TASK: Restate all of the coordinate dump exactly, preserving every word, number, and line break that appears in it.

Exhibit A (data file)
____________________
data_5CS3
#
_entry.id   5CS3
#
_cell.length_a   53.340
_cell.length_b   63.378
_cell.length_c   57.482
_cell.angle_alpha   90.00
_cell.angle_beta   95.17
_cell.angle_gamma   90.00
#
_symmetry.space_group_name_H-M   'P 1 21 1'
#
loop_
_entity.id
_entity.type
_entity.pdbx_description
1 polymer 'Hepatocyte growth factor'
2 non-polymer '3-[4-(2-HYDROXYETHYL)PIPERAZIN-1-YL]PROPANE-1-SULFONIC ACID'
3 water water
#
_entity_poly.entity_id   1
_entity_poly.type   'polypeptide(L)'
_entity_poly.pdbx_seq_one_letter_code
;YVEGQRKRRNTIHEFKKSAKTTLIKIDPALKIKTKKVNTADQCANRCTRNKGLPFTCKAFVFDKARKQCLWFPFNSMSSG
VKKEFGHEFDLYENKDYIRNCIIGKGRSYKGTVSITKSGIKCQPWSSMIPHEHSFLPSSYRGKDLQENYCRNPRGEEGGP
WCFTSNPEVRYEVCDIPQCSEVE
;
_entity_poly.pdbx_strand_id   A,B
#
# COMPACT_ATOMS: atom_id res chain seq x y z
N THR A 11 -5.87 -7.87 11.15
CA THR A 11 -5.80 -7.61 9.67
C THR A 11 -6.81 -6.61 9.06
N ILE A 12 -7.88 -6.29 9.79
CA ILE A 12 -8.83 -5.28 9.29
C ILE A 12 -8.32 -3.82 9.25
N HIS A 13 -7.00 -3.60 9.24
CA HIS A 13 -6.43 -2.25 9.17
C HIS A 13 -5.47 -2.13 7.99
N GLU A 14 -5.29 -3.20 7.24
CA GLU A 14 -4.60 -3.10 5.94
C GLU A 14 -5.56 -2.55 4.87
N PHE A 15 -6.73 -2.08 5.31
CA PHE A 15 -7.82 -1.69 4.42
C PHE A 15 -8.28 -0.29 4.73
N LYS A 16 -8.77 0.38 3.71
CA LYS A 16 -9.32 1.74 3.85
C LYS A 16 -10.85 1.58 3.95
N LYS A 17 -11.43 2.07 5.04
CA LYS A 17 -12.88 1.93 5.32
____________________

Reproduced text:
data_5CS3
#
_entry.id   5CS3
#
_cell.length_a   53.340
_cell.length_b   63.378
_cell.length_c   57.482
_cell.angle_alpha   90.00
_cell.angle_beta   95.17
_cell.angle_gamma   90.00
#
_symmetry.space_group_name_H-M   'P 1 21 1'
#
loop_
_entity.id
_entity.type
_entity.pdbx_description
1 polymer 'Hepatocyte growth factor'
2 non-polymer '3-[4-(2-HYDROXYETHYL)PIPERAZIN-1-YL]PROPANE-1-SULFONIC ACID'
3 water water
#
_entity_poly.entity_id   1
_entity_poly.type   'polypeptide(L)'
_entity_poly.pdbx_seq_one_letter_code
;YVEGQRKRRNTIHEFKKSAKTTLIKIDPALKIKTKKVNTADQCANRCTRNKGLPFTCKAFVFDKARKQCLWFPFNSMSSG
VKKEFGHEFDLYENKDYIRNCIIGKGRSYKGTVSITKSGIKCQPWSSMIPHEHSFLPSSYRGKDLQENYCRNPRGEEGGP
WCFTSNPEVRYEVCDIPQCSEVE
;
_entity_poly.pdbx_strand_id   A,B
#
# COMPACT_ATOMS: atom_id res chain seq x y z
N THR A 11 -5.87 -7.87 11.15
CA THR A 11 -5.80 -7.61 9.67
C THR A 11 -6.81 -6.61 9.06
N ILE A 12 -7.88 -6.29 9.79
CA ILE A 12 -8.83 -5.28 9.29
C ILE A 12 -8.32 -3.82 9.25
N HIS A 13 -7.00 -3.60 9.24
CA HIS A 13 -6.43 -2.25 9.17
C HIS A 13 -5.47 -2.13 7.99
N GLU A 14 -5.29 -3.20 7.24
CA GLU A 14 -4.60 -3.10 5.94
C GLU A 14 -5.56 -2.55 4.87
N PHE A 15 -6.73 -2.08 5.31
CA PHE A 15 -7.82 -1.69 4.42
C PHE A 15 -8.28 -0.29 4.73
N LYS A 16 -8.77 0.38 3.71
CA LYS A 16 -9.32 1.74 3.85
C LYS A 16 -10.85 1.58 3.95
N LYS A 17 -11.43 2.07 5.04
CA LYS A 17 -12.88 1.93 5.32